510 Acres Protected on Bluff Mountain
Marian E. Oates recently celebrated her love of the land by donating a conservation easement on her property. Now 510 acres of ridge tops and mountainsides will be protected in the counties of Sevier and Blount, Tennessee.
Foothill Land Conservancy's Executive Director, Bill Clabough, says that with these types of land protection projects, “You realize it’s not just the vast landscape that can capture the essence of East Tennessee’s diversity, it’s also the people that leave imprints just as poignant.”
So is the case of Marian E. Oates and her family – their patience, foresight, and love of the land over the years will now ensure that the acreage on Bluff Mountain will forever be protected from commercial development and mining practices. Clabough adds, “It’s the ultimate gift a family or individual can give - to allow for the land to stay as is, uninterrupted and in perpetuity – it’s just very special and benefits everybody.”
From atop the east side of Bluff Mountain pictures of civilization emerge from below – the twists of roads cut into the hills and building rooftops that reflect the shining sun. To the west, a different story emerges – a window into the Great Smoky Mountains National Park with cascading views of Cove Mountain, Clingmans Dome, and the majestic Mount LeConte. Oates often notes the rising and setting suns placement among these mountains ridgelines and can even tell you where they fall for the summer and winter solstices.
She can also point out the former location of her family’s old cabin and the long fallen hotel, once a favorite vacation spot for her grandparents back in the early 1900’s. Called the Dupont Springs ‘Cool Chilhowee Health Resort,’ it touted the water as having strong mineral properties that “contained iron, lithia, and magnesia.” It’s this very hotel that inspired her grandparents and their son Frank, to consider the mountain as a permanent holiday spot. Over the next few years Frank developed a land acquisition plan to buy up tracts, gradually building up the necessary road systems. In early 1950’s Marian’s father then purchased the very top of Bluff Mountain for $10,000 and with a bit of patience and much excitement he and his wife, Emma Ree Crooks Oates, built their dream retirement home in 1964.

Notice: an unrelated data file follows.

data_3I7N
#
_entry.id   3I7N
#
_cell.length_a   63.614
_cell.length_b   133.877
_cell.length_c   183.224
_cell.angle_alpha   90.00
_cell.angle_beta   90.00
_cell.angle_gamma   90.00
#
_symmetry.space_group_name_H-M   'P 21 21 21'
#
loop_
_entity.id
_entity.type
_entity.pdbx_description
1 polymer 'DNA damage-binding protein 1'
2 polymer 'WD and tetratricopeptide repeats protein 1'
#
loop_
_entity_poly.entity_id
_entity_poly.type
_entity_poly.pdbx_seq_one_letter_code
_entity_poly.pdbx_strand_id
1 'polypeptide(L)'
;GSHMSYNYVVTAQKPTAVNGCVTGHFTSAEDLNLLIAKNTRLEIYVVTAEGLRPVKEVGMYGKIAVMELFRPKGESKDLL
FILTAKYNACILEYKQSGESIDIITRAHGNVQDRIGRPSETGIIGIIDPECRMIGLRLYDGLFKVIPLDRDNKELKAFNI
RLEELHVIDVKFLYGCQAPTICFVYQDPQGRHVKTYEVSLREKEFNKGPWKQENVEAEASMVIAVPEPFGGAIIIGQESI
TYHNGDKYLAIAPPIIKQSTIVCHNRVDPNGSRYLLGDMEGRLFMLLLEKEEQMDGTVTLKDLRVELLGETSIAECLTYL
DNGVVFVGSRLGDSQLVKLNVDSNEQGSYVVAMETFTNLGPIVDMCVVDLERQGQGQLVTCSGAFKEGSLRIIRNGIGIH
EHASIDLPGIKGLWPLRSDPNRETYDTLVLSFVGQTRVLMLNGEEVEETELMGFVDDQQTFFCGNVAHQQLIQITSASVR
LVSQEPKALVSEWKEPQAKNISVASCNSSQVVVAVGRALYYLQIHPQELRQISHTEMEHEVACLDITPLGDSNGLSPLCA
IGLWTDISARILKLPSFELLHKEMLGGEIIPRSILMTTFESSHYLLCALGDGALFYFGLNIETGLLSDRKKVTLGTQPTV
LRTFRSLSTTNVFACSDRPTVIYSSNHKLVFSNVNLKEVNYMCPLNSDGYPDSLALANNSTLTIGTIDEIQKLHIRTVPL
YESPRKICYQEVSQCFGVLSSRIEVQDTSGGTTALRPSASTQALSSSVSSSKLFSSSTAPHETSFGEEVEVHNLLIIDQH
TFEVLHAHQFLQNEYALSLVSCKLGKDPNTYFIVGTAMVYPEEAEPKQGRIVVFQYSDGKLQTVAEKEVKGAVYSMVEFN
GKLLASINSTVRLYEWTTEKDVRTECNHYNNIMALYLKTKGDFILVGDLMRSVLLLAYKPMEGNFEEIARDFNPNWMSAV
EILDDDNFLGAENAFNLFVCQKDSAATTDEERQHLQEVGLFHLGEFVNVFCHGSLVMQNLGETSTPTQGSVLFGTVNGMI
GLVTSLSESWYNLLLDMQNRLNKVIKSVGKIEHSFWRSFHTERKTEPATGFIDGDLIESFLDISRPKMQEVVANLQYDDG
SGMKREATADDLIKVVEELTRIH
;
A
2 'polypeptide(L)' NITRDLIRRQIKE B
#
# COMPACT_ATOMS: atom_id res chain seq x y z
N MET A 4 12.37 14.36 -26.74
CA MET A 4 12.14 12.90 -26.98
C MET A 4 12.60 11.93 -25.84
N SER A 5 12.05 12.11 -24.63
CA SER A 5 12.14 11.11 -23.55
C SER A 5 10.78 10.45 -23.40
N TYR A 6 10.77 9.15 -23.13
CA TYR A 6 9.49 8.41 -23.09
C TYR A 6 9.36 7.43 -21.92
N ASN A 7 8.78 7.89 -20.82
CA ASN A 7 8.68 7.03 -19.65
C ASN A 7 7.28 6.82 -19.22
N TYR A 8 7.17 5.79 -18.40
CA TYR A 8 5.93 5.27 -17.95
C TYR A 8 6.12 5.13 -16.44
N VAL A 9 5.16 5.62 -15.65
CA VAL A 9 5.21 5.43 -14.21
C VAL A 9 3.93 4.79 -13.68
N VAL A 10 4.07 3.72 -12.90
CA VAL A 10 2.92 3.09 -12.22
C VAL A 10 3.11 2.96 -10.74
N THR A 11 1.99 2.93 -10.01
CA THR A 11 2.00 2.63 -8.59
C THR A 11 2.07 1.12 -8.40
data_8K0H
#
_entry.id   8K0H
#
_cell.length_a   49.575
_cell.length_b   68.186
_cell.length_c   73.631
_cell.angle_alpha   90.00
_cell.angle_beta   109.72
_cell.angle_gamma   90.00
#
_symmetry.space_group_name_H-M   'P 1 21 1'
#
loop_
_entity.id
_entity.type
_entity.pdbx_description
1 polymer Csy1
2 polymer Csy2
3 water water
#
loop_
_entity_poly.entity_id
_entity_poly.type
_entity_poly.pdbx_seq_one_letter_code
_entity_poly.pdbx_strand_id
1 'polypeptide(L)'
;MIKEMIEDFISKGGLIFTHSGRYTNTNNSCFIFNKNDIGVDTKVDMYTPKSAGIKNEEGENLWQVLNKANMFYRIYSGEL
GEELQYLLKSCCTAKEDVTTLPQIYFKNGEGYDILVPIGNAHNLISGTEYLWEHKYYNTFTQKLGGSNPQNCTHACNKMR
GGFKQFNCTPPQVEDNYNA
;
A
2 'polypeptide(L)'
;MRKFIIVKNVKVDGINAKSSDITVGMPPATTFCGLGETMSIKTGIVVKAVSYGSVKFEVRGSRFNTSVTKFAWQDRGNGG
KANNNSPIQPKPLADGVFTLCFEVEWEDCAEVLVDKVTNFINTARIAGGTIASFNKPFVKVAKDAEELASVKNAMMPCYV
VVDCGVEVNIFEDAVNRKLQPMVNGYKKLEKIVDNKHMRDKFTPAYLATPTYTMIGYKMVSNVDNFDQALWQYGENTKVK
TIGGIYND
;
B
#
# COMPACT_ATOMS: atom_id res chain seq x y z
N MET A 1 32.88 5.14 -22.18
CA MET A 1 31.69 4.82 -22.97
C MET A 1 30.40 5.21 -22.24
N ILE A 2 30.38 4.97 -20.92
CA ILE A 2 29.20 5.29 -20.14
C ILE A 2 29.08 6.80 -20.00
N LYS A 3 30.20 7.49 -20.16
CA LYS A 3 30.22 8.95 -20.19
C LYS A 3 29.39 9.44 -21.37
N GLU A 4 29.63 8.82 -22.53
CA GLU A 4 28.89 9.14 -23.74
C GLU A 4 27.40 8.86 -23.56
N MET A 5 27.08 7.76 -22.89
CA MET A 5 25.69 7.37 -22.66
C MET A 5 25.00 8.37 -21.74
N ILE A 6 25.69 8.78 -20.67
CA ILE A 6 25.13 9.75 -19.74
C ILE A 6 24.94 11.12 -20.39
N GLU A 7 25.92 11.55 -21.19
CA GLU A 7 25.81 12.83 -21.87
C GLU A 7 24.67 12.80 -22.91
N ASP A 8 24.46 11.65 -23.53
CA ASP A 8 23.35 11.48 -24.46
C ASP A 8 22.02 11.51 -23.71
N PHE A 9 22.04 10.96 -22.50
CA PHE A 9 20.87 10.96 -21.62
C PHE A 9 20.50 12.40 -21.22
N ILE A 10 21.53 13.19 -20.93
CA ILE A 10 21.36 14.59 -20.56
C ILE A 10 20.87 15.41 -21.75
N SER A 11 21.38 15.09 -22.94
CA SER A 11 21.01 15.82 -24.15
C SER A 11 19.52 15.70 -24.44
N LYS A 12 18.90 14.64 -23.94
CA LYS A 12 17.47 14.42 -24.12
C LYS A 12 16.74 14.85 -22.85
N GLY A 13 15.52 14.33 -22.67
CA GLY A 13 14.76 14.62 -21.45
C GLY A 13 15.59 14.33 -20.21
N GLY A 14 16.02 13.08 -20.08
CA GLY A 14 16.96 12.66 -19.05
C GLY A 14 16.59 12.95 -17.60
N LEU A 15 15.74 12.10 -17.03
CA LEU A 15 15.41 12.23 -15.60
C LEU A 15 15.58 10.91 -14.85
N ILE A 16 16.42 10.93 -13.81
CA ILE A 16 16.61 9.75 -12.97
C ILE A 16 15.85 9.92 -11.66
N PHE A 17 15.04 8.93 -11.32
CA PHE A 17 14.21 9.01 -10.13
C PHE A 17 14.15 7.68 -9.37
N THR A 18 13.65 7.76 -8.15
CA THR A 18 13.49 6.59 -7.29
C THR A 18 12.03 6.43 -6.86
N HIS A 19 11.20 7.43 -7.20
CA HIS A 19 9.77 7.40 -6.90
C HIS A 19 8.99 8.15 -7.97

Recently, Ms. Oates endowed the Marian E. Oates Teacher Enrichment Award. This annual award is presented to an outstanding middle-school teacher, which allows the award recipient to collaborate with UT Knoxville faculty researchers on an active environmental research project. She is also in the process of developing a book titled ‘A Beautiful View’ as well as working on a commemorative tile for display at the Sevierville Library.
The mission at Foothills Land Conservancy is to protect, preserve, and enhance the natural landscape along the foothills of the Great Smoky Mountains and surrounding areas. Their goal is to protect 25,000 acres by their 25th birthday next year. In 2008 alone, FLC worked with land owners to preserve for future generations over 1900 acres including: farmland, woodlands, native wildlife, public parks, and watersheds. To date, FLC has helped over 58 land owners in protecting a combined 20,000 acres.
For more information, please contact Bill Clabough, Foothills Land Conservancy's Executive Director, at 865-681-8326 or firstname.lastname@example.org.
Photo at top of eastern view atop Bluff Mountain
Photo in middle of Marian's favorite tree, located next to her home at the top of Bluff Mountain - the Great Smoky Mountains National Park is in the background
Photos courtesy of Elise Eustace, Foothills Land Conservancy